California privacy regulations

Editor’s note: Darwin Liu is the founder and CEO of X Agency.

Earlier this year, the beauty retailer Sephora was sued under provisions of the California Consumer Privacy Act (CCPA) and fined more than $1 million for violating the requirement to inform consumers when selling their data. Sephora is not the first company to be sued by the state of California under this act. In fact, there have been over 100 lawsuits filed against various companies since 2020.

Under current state law, the CCPA applies to companies doing business in California that meet any of the following criteria:

  • Revenue exceeding $25 million annually or 50+ employees.
  • Buys, receives, sells or shares the personal information of 50,000 or more consumers, households or devices per year.
  • Derives at least 50% of its annual revenues from selling consumers’ personal information.

Now, with the updates from the new California Privacy Rights and Enforcements Act (CPRA) of November 2020, CCPA has been expanded to include employee and B2B information starting January 1, 2023. Regulatory enforcement is expected to increase significantly. Company decisions need to be made now to prepare for the new data privacy landscape in California.

Incorporating an opt-out option

Consumer-facing privacy policies need to be updated with appropriate verbiage immediately to comport with the new CPRA requirements. In addition to this, retailers need to add an opt-out box selection for California residents. This is different from an opt-on choice. If the consumer doesn’t opt-out, then the retailer can market to them. In other words, if the legal disclaimer is present, the consumer is automatically enrolled in the marketing program unless the consumer explicitly requests not to.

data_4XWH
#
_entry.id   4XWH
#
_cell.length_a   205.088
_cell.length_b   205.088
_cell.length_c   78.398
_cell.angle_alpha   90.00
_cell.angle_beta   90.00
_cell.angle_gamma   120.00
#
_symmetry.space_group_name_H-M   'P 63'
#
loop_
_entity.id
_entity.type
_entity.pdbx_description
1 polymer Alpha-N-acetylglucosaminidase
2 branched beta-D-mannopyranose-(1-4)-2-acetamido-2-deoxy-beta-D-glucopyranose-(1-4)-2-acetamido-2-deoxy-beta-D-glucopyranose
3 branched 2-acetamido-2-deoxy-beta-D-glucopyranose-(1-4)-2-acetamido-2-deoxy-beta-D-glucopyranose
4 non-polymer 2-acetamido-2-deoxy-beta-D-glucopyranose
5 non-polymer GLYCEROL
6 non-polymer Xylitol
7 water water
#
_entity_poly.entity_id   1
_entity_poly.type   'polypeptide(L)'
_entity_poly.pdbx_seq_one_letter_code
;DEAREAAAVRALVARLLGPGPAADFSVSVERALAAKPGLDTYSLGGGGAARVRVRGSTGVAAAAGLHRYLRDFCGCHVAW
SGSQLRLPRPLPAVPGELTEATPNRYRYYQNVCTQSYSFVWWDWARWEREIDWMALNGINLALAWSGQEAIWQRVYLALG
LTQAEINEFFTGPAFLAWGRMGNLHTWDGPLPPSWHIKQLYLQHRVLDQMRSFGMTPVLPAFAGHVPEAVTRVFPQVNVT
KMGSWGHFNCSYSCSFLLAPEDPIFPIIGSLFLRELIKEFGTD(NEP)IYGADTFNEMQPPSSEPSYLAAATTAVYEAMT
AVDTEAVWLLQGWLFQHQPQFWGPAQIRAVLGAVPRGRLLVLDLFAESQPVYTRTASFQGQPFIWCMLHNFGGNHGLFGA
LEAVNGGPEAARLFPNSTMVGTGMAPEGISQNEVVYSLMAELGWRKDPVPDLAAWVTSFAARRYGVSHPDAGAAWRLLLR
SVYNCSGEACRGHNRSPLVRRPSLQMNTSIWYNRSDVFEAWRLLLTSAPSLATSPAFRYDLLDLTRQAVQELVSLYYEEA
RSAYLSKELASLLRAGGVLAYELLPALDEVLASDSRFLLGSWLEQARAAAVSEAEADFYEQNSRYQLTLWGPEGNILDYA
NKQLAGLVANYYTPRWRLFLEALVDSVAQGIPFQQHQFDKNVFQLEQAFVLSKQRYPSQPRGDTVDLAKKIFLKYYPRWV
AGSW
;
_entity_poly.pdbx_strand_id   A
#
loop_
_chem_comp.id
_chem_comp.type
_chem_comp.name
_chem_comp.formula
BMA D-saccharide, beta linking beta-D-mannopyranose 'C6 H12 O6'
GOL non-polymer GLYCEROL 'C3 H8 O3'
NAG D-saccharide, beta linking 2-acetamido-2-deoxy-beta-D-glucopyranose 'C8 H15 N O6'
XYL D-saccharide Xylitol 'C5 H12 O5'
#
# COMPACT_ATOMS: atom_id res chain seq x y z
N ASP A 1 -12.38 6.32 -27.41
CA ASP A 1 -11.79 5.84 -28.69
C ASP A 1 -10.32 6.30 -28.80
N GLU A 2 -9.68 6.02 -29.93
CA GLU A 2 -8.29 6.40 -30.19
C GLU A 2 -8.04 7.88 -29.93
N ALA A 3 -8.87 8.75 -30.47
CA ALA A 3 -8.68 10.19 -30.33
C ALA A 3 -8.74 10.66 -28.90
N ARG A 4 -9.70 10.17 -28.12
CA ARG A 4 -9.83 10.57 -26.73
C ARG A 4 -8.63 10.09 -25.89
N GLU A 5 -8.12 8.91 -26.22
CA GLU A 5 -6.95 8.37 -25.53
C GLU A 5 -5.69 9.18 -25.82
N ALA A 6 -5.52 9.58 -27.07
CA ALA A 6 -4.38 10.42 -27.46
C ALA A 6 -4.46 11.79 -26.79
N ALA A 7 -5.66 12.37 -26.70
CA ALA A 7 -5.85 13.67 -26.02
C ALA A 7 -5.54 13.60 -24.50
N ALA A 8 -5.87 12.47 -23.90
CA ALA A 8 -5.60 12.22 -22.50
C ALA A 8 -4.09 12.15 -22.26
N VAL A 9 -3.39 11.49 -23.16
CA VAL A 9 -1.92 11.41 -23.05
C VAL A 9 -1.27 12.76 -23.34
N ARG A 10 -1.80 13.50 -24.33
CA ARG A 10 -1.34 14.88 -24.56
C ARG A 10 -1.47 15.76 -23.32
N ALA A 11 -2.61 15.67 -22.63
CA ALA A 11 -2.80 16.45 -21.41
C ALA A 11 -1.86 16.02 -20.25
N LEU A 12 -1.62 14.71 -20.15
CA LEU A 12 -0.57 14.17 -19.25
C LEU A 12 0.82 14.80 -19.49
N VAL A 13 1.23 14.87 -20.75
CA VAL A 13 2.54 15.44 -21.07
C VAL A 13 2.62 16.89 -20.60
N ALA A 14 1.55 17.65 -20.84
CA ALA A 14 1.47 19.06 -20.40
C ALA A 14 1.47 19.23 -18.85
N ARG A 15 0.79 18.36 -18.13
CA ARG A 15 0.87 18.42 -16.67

There are other options to consider when addressing this new regulatory framework. Of course, in addition to the new legally approved verbiage in the privacy policy, a retailer should add the opt-out box to the website access process based on location (IP address) for California residents. For the retailers’ backend, the company will need to set up CCPA/CPRA compliance in all the utilized marketing platforms like Facebook, Google Ads, etc. A final option for addressing this updated data privacy law is not to sell to California residents at all. These are critical business decisions that need to be made, certainly not lightly.

Adjusting to the change

California, through both the established CCPA act and the upcoming implementation of the CPRA additional provisions on January 1, 2023, is ramping up its enforcement of data privacy regulations. The soon-to-be California Privacy Protection Agency will be empowered to enforce and target regulatory violators. With the new provisions being implemented, it behooves retailers with a significant California footprint to prepare for the new framework immediately.

Critical business decisions, up to and including, in some cases, the possibility of pulling entirely out of the California market, need to be made now. Less impactful but equally essential actions related to the retailer’s published privacy policy must be implemented as soon as possible. Legal consumer-facing verbiage must be provided, as well as an opt-out feature to experience and purchase from the company’s website.

With the increased regulatory scrutiny being exhibited in California and the newly created data privacy agency, coupled with the recent history of the state government’s aggressive pursuit of regulatory violators, all companies operating in California must ensure that all data and marketing efforts in California and to its residents must be exact in compliance with current and new laws.